On July 3, campaign organizers submitted signatures to place the “Raise the Wage Renton” initiative on the November 2023 ballot.

While groups such as the Democratic Socialists of America and various unions are promoting this effort and focusing on the initiative’s wage aspect, many other components will impact how you run your business.


The proposal would raise Renton’s minimum wage to match Tukwila’s $19.06 as of July 2023. There will be an inflation adjustment every January.


  • This ordinance will immediately cover all employers with more than 500 employees. Employers with 15-499 employees will have a three-year phase-in period, and fewer than 15 employees will be exempt.
  • Based on the ordinance language, franchises with fewer than 15 employees would be considered large employers if 500+ people are employed worldwide by the franchise.

Impacts on how you run your business:

  • Before hiring additional employees or subcontractors, including hiring through the use of temporary services or staffing agencies, covered employers must offer additional hours of work to existing employees who, in the employer’s good faith and reasonable judgment, have the skills and experience to perform the work, and shall use a reasonable, transparent, and nondiscriminatory process to distribute the hours of work among those existing employees.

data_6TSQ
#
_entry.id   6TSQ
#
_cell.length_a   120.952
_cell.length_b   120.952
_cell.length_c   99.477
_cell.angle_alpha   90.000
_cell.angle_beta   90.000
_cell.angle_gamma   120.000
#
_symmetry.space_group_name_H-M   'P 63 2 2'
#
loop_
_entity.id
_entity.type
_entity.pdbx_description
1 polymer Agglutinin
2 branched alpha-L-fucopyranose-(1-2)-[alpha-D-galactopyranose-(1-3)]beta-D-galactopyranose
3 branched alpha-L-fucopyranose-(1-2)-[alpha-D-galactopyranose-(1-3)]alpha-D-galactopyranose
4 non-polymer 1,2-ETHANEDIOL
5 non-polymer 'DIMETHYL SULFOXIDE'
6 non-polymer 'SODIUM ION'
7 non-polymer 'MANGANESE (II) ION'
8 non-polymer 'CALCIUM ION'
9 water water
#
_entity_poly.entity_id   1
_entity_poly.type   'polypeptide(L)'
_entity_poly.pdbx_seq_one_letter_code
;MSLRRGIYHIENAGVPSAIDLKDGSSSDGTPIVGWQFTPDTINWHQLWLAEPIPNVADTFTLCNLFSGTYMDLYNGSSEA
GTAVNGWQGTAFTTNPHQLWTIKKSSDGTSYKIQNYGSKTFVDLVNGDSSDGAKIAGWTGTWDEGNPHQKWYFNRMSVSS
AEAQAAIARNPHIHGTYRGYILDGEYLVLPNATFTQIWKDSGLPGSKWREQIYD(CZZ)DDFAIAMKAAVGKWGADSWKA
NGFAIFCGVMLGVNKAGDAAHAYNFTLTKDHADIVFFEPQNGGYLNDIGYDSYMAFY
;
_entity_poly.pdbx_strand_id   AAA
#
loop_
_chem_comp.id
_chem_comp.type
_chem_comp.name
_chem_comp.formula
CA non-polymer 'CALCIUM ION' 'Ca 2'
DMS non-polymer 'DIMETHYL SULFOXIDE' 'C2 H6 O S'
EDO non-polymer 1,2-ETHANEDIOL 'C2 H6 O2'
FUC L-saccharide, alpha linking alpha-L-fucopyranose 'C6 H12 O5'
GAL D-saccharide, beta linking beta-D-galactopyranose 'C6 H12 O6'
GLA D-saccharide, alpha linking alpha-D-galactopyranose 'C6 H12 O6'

• Private right of action for up to five years after “damages occur.” The city of Renton would be given the option to list what records an employer must retain for up to five years. This list has the potential to be extensive and invasive beyond just wage records.
  • The initiative allows the city to outsource enforcement. The initiative reads: “Employers shall permit authorized city representatives’ access to work sites and relevant records for the purpose of monitoring compliance with the chapter and investigating complaints of noncompliance, including production for inspection and copying of employment records. The city may designate representatives, including city contractors and representatives of unions or worker advocacy organizations, to access the worksite and relevant records.”